This report aims to sort out the basics of who’s who and to diminish widespread confusion over what some of these ministries actually do. Indeed, there are considerable differences among the motives of these organizations. Yet the average Christian who has a heart for Israel and wants to bless the Jewish people will often send a donation to a ministry that touts its support for Israel without having any idea where that money actually goes. Worse still, many Christians never bother to bless Israel because they fail to recognize the importance of doing so—and the confusion over which ministries do what becomes an easy excuse not to give.
After being aware of these factors and making many inquiries, Charisma decided to shine a light on some of the major Israel-related ministries and, specifically, their financial stewardship. We researched—as much as we could, with the ministries’ cooperation—where money is actually going by conducting interviews and pulling financial records, all so you can make informed decisions with your donation. Charisma’s readership has historically been among the most loyal and giving Israel supporters in America, and we want you to be wise stewards as you sow into what God calls His people and His land.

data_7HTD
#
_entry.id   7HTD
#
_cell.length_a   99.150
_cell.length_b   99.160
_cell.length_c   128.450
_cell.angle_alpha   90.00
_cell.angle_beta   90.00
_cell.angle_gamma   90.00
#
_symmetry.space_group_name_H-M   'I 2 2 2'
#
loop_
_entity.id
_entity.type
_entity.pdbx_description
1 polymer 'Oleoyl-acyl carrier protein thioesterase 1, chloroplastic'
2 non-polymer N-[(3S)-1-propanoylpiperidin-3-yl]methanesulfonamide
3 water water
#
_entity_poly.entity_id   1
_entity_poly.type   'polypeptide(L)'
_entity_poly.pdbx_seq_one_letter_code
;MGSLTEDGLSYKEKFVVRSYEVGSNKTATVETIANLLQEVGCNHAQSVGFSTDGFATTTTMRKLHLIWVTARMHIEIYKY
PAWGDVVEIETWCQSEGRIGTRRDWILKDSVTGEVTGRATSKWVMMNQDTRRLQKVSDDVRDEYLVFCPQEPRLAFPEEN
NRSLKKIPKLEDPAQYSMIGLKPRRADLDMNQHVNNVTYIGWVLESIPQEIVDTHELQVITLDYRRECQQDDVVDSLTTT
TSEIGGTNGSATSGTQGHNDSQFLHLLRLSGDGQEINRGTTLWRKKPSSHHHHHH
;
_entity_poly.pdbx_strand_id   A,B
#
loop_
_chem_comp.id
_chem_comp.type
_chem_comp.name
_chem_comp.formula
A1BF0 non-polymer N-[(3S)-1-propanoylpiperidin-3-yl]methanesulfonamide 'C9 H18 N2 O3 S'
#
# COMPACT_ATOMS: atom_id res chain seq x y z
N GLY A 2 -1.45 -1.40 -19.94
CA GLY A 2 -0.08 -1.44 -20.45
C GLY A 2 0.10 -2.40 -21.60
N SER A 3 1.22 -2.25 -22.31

The Misperceived Rabbi
Wisdom requires discernment. And when it comes to being wise stewards of what you give toward Israel, it’s crucial to understand some of the glaring misconceptions among Christians. Chief among these is the belief that when you give to help the Jewish people, your donation actually aids believers who administer those funds to further the gospel. The truth is, some organizations—including ones in this report—not only fail to support Messianic believers, but often use donations to support initiatives that actually hinder those brothers and sisters in Christ.
One such example is International Fellowship of Christians and Jews (IFCJ), led by Rabbi Yechiel Eckstein, chief executive officer of the Chicago- and Jerusalem-based ministry, who is among the most familiar faces on the Israeli ministry scene. Eckstein is an orthodox Jewish rabbi from the Windy City who launched the Fellowship in 1983 with support from well-known Christian leaders, such as Total Living Network founder Jerry Rose, the late author Jamie Buckingham and late Christian publisher Robert Walker.
With the help of Pat Robertson and Jerry Falwell, Eckstein also tapped into the interest on Christian TV for information on Israel and became a fixture at the annual National Religious Broadcasters convention, pitching his various programs, from 30-minute infomercials to teaching series such as Journey to Zion.
Today, programs such as On Wings of Eagles and Guardians of Israel tie directly into supporting IFCJ’s outreach initiatives while being seen by millions on more than 25 Christian stations in the U.S. (and dozens more around the world).